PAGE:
Your Reading List

The combine that never was, part three

White’s attempt at creating a pull-type combine with rotary threshing technology came crashing down in the mid-1980s. Here’s why

After emerging from bankruptcy protection in 1981, White Farm equipment intended to come roaring back to the marketplace — in part with a new four-model line of rotary combines. Its first rotary model, the 9700, had been launched in 1980. It was later updated and renumbered the 9720. The new combines would compliment that model and round out the company’s offerings.

The engineering staff initiated a five-year plan in 1983 to create and be ready to manufacture those additional rotaries before the end of the decade. The 9550 would be the only pull-type model in the group, and it was to be based on the mid-sized of the three self-propelled combines, the 9520.

But by 1984, the plan was changed. It became obvious it wouldn’t be practical to develop the 9520 self propelled, because it had only marginally better capacity than the smaller, proposed 9320 but its production costs would be much higher. So the revised plan called for only two self-propelled models, the 9720 and 9320.

Cancelling the 9520 meant the pull-type 9550, which was based on the 9520, also had to be cancelled. But by 1984 there was already a working prototype of the 9550 undergoing field trials.

“When White made the decision to not proceed with the mid-sized 9520 combine, further work on the 9550 pull type was also stopped,” says Murray Mills one of the engineers involved in the creation of the new combines. “The decision, however, was made to use the valuable information gained through the development and testing of this pull type to change the design to a unit with many similarities to the planned 9320 self-propelled combine. This machine would be code named the 9350 pull type, and plans were put in place to build a prototype in 1985.”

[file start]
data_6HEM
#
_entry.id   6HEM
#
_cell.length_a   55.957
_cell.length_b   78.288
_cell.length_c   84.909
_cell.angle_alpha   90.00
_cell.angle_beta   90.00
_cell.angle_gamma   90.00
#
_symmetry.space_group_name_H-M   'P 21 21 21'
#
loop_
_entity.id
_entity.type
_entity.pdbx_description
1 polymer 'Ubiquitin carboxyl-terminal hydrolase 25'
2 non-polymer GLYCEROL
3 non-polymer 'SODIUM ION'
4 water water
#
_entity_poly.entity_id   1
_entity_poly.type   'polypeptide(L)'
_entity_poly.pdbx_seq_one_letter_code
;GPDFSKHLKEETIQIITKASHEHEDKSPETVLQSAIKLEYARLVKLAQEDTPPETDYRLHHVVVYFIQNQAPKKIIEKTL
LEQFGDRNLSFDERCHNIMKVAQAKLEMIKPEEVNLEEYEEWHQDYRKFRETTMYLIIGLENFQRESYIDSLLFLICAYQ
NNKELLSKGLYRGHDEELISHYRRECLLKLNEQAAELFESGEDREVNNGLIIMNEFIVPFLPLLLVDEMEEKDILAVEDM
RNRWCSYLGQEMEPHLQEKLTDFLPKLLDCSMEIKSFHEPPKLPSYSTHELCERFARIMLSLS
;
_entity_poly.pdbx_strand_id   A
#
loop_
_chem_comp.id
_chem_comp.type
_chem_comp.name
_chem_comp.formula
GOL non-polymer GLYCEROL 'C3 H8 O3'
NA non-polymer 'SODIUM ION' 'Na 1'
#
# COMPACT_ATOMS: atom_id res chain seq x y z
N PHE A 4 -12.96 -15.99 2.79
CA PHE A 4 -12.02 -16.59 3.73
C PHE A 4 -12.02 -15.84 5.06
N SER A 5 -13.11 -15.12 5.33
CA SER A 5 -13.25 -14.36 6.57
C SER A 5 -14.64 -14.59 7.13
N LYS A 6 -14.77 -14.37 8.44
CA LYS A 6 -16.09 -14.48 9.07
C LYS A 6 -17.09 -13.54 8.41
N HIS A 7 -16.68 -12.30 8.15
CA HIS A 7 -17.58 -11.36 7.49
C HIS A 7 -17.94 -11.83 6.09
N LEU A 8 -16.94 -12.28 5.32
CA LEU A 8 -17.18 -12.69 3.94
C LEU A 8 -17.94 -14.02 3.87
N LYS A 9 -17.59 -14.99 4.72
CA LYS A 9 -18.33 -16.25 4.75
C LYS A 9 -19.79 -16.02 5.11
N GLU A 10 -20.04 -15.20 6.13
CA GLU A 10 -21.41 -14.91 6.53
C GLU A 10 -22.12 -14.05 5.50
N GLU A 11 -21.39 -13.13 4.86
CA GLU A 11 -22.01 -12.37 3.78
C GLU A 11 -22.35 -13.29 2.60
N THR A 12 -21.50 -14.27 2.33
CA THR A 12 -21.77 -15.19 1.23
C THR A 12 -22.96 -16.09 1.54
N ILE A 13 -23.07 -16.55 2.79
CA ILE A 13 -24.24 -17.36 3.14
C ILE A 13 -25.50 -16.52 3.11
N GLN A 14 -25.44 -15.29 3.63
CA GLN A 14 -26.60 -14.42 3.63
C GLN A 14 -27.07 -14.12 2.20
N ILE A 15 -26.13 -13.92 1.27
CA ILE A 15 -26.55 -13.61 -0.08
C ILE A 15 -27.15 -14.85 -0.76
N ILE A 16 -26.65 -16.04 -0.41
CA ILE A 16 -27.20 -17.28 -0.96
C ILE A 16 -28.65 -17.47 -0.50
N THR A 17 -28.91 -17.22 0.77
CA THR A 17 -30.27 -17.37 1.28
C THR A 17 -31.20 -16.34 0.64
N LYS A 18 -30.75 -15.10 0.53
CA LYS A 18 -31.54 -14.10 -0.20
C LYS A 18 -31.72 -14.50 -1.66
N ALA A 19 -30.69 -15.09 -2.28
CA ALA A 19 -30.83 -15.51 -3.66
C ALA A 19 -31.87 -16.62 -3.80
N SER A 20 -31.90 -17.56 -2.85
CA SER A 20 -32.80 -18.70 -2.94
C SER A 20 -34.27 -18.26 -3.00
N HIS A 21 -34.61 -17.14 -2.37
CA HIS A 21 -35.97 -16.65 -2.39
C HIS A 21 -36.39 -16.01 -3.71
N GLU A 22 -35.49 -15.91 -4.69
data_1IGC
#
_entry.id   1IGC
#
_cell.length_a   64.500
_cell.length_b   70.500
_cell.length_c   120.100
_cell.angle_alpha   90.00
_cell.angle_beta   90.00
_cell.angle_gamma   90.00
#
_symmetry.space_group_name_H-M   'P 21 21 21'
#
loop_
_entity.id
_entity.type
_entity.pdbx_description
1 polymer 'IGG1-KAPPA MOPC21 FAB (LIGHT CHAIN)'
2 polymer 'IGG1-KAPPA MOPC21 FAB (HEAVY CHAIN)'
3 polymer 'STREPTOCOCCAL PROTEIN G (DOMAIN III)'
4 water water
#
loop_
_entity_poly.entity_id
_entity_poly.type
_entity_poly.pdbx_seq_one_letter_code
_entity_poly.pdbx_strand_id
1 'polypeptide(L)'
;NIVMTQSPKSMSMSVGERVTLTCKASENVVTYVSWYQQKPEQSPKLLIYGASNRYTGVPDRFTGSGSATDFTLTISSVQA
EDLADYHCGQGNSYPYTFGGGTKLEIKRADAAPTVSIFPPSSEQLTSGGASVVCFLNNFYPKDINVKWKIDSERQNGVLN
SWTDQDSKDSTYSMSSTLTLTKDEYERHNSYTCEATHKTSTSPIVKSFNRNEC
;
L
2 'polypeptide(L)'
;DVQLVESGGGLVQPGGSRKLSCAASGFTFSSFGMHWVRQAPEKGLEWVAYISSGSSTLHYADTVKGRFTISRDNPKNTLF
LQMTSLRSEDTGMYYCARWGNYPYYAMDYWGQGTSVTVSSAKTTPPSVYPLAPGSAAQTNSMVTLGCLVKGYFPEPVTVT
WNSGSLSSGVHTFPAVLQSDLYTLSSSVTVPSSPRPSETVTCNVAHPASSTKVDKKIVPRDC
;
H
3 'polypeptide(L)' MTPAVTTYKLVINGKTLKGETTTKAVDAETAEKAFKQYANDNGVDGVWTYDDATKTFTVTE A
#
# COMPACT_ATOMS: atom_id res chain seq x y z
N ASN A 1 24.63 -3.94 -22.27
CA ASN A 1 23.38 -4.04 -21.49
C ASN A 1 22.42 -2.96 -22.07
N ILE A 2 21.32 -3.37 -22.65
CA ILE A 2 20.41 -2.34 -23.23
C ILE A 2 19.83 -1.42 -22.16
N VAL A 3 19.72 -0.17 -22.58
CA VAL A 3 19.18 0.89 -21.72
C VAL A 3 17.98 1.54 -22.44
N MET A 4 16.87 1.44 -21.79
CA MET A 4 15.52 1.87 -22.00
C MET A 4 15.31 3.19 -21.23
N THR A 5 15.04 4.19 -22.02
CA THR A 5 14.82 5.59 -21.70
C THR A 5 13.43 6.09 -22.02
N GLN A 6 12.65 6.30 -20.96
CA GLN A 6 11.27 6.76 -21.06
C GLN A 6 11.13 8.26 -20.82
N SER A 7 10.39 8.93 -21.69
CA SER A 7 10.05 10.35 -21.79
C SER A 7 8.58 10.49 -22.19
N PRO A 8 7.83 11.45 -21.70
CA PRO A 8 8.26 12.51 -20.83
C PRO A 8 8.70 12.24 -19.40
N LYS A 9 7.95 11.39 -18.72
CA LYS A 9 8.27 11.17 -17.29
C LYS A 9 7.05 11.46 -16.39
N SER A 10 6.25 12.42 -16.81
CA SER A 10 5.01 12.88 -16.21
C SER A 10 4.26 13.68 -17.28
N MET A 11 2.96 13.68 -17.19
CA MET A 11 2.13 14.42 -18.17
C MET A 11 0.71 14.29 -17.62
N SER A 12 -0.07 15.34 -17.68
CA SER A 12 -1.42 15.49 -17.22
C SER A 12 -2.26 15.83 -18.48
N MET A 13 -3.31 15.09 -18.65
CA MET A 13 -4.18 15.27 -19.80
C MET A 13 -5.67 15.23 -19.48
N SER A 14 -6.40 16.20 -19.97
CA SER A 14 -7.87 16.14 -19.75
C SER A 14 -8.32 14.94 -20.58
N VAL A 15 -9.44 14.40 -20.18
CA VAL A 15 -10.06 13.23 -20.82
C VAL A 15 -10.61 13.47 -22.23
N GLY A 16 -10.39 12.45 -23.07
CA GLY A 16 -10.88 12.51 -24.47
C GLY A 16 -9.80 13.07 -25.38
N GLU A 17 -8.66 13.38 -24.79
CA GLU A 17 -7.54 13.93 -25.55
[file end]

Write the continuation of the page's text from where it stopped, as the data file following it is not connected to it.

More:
So White’s plan B for the pull type involved a do-over, aiming for a smaller combine with the same capacity as the 9320 SP model. The 9550 project was scrapped.

However, the 9320 only existed on paper at that time, and only its specifications had been finalized. There was still design work to do on it. So the 9350 pull type was a long way from becoming reality.

Then came another unexpected changeover in corporate ownership at White, which resulted in a disruption of the engineering staff. Dave Houston, who had been the primary engineer on the 9550 project, left the company briefly and returned about a year later after the company had been financially stabilized yet again. He found during his absence the prototype he had been working on had been modified in a very unexpected way. 

  • More from the Grainews website: The combine that never was, part two

Another engineer, Ted Donaldson, had used the prototype 9550 to create the basic design for the first self-propelled 9320 prototype. The changes in design made to create the larger pull-type were so good, engineering management decided they should be carried back to the self-propelled model it was supposed to be modeled after. A reversal of usual direction for engineering concepts.